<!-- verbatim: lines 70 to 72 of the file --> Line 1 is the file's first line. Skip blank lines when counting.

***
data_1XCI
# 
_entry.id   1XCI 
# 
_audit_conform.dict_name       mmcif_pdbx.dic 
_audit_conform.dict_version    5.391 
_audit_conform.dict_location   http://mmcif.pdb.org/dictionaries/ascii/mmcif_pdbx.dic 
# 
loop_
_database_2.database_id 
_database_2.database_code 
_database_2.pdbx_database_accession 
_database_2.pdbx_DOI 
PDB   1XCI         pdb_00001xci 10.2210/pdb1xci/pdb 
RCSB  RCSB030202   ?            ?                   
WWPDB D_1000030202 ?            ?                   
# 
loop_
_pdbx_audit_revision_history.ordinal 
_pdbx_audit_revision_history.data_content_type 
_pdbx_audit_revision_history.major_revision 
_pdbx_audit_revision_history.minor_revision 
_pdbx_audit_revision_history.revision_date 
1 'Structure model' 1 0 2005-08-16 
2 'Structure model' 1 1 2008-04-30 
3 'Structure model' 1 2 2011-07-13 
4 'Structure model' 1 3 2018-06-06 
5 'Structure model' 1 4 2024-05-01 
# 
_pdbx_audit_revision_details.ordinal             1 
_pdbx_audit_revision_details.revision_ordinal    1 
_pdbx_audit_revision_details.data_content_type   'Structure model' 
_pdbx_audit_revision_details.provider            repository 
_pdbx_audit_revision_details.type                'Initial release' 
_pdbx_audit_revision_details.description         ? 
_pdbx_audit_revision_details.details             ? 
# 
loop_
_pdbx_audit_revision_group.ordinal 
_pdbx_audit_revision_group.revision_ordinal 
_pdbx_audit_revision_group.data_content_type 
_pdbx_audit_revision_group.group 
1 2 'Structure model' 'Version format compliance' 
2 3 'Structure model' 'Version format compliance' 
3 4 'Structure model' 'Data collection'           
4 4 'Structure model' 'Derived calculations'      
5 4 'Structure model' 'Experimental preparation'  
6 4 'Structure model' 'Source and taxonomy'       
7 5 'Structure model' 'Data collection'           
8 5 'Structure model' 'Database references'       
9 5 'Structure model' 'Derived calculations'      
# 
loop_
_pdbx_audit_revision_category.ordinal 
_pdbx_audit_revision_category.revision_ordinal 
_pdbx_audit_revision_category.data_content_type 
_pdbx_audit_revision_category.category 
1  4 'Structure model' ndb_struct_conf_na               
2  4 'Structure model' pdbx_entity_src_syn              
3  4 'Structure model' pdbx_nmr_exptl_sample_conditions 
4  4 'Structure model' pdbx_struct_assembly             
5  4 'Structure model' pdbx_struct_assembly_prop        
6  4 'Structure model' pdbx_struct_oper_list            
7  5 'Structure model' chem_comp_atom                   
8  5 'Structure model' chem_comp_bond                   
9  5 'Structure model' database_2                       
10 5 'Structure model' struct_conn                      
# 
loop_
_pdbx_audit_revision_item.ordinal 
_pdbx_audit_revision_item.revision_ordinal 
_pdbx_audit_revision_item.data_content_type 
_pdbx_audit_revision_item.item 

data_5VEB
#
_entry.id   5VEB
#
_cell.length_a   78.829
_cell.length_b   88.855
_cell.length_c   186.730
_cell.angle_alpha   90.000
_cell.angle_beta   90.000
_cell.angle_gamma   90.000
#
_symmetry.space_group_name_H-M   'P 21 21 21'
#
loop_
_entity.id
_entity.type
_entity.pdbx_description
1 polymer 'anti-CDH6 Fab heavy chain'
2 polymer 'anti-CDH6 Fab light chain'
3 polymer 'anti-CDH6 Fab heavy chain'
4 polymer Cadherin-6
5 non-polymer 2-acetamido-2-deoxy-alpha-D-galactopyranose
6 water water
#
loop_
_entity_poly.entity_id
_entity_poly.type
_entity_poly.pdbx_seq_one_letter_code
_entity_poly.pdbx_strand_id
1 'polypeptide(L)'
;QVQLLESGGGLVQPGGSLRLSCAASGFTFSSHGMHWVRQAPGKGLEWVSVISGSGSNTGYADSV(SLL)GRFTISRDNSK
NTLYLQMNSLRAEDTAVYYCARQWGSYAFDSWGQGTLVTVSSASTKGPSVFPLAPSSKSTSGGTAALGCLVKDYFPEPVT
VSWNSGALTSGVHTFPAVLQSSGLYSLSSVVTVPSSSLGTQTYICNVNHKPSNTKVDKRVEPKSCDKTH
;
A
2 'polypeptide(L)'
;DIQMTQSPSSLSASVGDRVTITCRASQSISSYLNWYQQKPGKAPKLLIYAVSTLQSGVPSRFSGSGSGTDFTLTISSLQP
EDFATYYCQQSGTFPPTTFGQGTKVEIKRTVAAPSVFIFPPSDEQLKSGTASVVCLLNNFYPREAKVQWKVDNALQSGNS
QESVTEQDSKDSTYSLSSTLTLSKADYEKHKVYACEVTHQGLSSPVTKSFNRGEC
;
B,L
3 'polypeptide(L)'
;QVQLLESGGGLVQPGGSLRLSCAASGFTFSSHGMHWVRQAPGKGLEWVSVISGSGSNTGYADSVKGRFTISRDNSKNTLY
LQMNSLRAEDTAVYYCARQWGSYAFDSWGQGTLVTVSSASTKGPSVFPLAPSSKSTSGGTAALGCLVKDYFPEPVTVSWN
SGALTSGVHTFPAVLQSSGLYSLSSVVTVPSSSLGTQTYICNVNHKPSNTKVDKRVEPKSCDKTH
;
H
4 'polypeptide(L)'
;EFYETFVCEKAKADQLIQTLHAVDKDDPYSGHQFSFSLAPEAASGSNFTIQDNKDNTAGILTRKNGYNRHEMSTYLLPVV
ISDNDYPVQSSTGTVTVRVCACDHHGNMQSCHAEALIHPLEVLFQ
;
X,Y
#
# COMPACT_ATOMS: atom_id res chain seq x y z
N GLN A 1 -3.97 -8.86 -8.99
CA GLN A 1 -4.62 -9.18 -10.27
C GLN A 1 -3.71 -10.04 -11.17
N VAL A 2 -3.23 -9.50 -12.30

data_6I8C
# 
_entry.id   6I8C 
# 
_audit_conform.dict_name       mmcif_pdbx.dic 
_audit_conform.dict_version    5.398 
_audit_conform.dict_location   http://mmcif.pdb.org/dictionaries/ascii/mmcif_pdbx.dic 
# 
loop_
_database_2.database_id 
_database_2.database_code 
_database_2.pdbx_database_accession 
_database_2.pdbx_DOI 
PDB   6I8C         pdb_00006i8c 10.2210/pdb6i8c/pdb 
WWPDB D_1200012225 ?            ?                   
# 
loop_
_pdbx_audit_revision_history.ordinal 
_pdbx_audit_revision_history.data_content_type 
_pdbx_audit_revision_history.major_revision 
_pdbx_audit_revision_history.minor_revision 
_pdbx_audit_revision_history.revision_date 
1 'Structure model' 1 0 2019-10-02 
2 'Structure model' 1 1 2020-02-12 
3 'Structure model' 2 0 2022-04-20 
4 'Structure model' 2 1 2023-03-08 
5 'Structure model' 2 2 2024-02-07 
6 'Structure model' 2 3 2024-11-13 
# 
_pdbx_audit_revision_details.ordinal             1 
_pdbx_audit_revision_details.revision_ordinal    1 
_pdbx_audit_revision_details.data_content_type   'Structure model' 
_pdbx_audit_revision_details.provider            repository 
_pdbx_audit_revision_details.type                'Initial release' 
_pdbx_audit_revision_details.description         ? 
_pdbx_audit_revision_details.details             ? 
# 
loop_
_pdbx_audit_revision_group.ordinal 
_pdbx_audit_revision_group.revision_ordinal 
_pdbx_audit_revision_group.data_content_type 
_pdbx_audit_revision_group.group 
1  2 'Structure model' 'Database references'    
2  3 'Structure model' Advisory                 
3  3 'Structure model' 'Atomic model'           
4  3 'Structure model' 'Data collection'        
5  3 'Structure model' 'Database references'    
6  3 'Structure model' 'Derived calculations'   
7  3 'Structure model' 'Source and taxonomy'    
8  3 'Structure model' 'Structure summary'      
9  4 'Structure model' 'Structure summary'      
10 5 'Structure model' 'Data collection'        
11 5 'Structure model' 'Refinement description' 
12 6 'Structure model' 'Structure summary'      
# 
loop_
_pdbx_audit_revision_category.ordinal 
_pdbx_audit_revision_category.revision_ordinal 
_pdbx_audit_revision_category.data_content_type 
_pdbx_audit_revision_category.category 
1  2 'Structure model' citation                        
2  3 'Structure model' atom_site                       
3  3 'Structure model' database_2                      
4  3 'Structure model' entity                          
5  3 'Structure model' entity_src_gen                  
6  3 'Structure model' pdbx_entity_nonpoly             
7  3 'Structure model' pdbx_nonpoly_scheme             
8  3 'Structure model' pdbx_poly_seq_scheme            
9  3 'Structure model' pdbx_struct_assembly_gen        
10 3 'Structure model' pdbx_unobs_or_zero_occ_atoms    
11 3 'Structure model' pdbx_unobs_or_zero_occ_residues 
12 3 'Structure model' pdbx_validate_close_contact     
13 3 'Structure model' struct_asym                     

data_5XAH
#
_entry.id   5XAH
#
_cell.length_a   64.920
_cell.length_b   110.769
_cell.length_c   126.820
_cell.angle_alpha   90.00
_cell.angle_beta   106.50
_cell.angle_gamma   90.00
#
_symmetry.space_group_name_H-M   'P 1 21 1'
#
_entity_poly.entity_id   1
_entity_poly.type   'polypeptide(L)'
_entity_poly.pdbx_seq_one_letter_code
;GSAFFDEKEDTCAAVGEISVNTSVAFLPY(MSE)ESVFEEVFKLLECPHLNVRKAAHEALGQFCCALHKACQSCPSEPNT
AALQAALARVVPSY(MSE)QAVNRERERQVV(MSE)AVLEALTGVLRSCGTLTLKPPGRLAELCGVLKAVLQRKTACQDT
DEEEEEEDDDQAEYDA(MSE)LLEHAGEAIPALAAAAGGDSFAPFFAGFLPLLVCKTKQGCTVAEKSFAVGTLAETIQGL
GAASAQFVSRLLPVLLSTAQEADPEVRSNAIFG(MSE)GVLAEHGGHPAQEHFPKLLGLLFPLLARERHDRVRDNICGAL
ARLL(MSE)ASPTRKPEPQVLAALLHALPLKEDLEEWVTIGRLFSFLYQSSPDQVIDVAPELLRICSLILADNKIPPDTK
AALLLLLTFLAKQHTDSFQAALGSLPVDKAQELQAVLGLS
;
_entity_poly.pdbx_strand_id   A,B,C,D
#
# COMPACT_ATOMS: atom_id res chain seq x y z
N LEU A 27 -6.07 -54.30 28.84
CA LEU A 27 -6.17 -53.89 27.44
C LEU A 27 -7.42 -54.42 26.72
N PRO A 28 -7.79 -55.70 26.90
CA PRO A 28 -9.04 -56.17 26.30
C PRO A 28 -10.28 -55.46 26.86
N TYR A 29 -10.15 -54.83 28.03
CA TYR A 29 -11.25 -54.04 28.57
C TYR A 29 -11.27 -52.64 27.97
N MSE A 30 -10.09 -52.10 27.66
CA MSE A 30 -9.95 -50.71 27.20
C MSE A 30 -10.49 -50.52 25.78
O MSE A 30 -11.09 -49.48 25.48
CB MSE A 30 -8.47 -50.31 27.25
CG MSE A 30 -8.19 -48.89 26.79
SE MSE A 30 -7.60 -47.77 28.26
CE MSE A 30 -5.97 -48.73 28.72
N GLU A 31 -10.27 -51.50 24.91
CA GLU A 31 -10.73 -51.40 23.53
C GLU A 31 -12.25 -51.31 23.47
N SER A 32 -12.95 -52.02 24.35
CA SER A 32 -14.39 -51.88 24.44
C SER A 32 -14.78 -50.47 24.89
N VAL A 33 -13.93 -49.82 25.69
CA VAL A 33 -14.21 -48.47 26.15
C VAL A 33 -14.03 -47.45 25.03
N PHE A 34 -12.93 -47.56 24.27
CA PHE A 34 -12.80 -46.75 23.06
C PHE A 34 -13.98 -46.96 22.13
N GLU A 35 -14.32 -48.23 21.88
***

_pdbx_audit_revision_item.ordinal 
_pdbx_audit_revision_item.revision_ordinal 
_pdbx_audit_revision_item.data_content_type 